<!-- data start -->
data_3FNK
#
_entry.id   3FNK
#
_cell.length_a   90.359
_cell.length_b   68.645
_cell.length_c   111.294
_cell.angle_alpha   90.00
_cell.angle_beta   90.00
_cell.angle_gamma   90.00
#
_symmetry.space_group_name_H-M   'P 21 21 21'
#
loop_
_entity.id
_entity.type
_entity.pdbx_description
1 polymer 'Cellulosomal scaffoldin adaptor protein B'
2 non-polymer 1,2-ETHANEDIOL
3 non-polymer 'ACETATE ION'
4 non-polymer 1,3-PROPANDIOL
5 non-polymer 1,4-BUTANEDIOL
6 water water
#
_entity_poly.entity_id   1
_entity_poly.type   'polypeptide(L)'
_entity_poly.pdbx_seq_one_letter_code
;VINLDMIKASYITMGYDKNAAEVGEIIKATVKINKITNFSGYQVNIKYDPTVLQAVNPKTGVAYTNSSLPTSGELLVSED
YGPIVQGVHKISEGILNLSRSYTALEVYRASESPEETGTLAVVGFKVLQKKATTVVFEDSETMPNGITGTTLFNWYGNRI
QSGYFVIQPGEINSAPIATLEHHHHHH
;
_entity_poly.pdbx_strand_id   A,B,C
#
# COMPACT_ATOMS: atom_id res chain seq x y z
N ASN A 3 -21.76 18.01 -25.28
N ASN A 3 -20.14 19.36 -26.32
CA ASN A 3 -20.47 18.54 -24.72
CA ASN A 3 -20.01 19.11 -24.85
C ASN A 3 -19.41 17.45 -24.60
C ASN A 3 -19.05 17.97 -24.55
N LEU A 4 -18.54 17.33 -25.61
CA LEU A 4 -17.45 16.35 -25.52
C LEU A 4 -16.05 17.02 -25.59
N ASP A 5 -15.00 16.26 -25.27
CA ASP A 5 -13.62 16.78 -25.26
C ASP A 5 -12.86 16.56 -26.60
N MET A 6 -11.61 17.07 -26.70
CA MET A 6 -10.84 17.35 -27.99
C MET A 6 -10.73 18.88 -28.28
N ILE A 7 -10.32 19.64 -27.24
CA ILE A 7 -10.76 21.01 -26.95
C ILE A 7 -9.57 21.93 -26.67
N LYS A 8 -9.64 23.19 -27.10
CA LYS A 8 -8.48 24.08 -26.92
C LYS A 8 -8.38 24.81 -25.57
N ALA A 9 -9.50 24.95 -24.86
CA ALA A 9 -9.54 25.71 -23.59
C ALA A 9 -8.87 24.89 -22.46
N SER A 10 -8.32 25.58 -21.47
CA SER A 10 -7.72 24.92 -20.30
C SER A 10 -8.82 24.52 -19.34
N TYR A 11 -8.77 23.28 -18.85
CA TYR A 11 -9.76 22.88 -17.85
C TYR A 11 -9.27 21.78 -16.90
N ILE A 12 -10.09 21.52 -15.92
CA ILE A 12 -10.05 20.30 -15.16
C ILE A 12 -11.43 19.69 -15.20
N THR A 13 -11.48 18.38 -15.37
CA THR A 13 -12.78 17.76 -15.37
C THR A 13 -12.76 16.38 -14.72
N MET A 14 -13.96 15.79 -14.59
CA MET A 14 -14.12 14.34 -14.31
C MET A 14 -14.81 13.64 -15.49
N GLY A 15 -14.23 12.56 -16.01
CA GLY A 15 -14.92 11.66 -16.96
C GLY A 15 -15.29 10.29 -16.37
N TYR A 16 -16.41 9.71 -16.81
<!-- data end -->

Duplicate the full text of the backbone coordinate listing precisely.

data_3FNK
#
_entry.id   3FNK
#
_cell.length_a   90.359
_cell.length_b   68.645
_cell.length_c   111.294
_cell.angle_alpha   90.00
_cell.angle_beta   90.00
_cell.angle_gamma   90.00
#
_symmetry.space_group_name_H-M   'P 21 21 21'
#
loop_
_entity.id
_entity.type
_entity.pdbx_description
1 polymer 'Cellulosomal scaffoldin adaptor protein B'
2 non-polymer 1,2-ETHANEDIOL
3 non-polymer 'ACETATE ION'
4 non-polymer 1,3-PROPANDIOL
5 non-polymer 1,4-BUTANEDIOL
6 water water
#
_entity_poly.entity_id   1
_entity_poly.type   'polypeptide(L)'
_entity_poly.pdbx_seq_one_letter_code
;VINLDMIKASYITMGYDKNAAEVGEIIKATVKINKITNFSGYQVNIKYDPTVLQAVNPKTGVAYTNSSLPTSGELLVSED
YGPIVQGVHKISEGILNLSRSYTALEVYRASESPEETGTLAVVGFKVLQKKATTVVFEDSETMPNGITGTTLFNWYGNRI
QSGYFVIQPGEINSAPIATLEHHHHHH
;
_entity_poly.pdbx_strand_id   A,B,C
#
# COMPACT_ATOMS: atom_id res chain seq x y z
N ASN A 3 -21.76 18.01 -25.28
N ASN A 3 -20.14 19.36 -26.32
CA ASN A 3 -20.47 18.54 -24.72
CA ASN A 3 -20.01 19.11 -24.85
C ASN A 3 -19.41 17.45 -24.60
C ASN A 3 -19.05 17.97 -24.55
N LEU A 4 -18.54 17.33 -25.61
CA LEU A 4 -17.45 16.35 -25.52
C LEU A 4 -16.05 17.02 -25.59
N ASP A 5 -15.00 16.26 -25.27
CA ASP A 5 -13.62 16.78 -25.26
C ASP A 5 -12.86 16.56 -26.60
N MET A 6 -11.61 17.07 -26.70
CA MET A 6 -10.84 17.35 -27.99
C MET A 6 -10.73 18.88 -28.28
N ILE A 7 -10.32 19.64 -27.24
CA ILE A 7 -10.76 21.01 -26.95
C ILE A 7 -9.57 21.93 -26.67
N LYS A 8 -9.64 23.19 -27.10
CA LYS A 8 -8.48 24.08 -26.92
C LYS A 8 -8.38 24.81 -25.57
N ALA A 9 -9.50 24.95 -24.86
CA ALA A 9 -9.54 25.71 -23.59
C ALA A 9 -8.87 24.89 -22.46
N SER A 10 -8.32 25.58 -21.47
CA SER A 10 -7.72 24.92 -20.30
C SER A 10 -8.82 24.52 -19.34
N TYR A 11 -8.77 23.28 -18.85
CA TYR A 11 -9.76 22.88 -17.85
C TYR A 11 -9.27 21.78 -16.90
N ILE A 12 -10.09 21.52 -15.92
CA ILE A 12 -10.05 20.30 -15.16
C ILE A 12 -11.43 19.69 -15.20
N THR A 13 -11.48 18.38 -15.37
CA THR A 13 -12.78 17.76 -15.37
C THR A 13 -12.76 16.38 -14.72
N MET A 14 -13.96 15.79 -14.59
CA MET A 14 -14.12 14.34 -14.31
C MET A 14 -14.81 13.64 -15.49
N GLY A 15 -14.23 12.56 -16.01
CA GLY A 15 -14.92 11.66 -16.96
C GLY A 15 -15.29 10.29 -16.37
N TYR A 16 -16.41 9.71 -16.81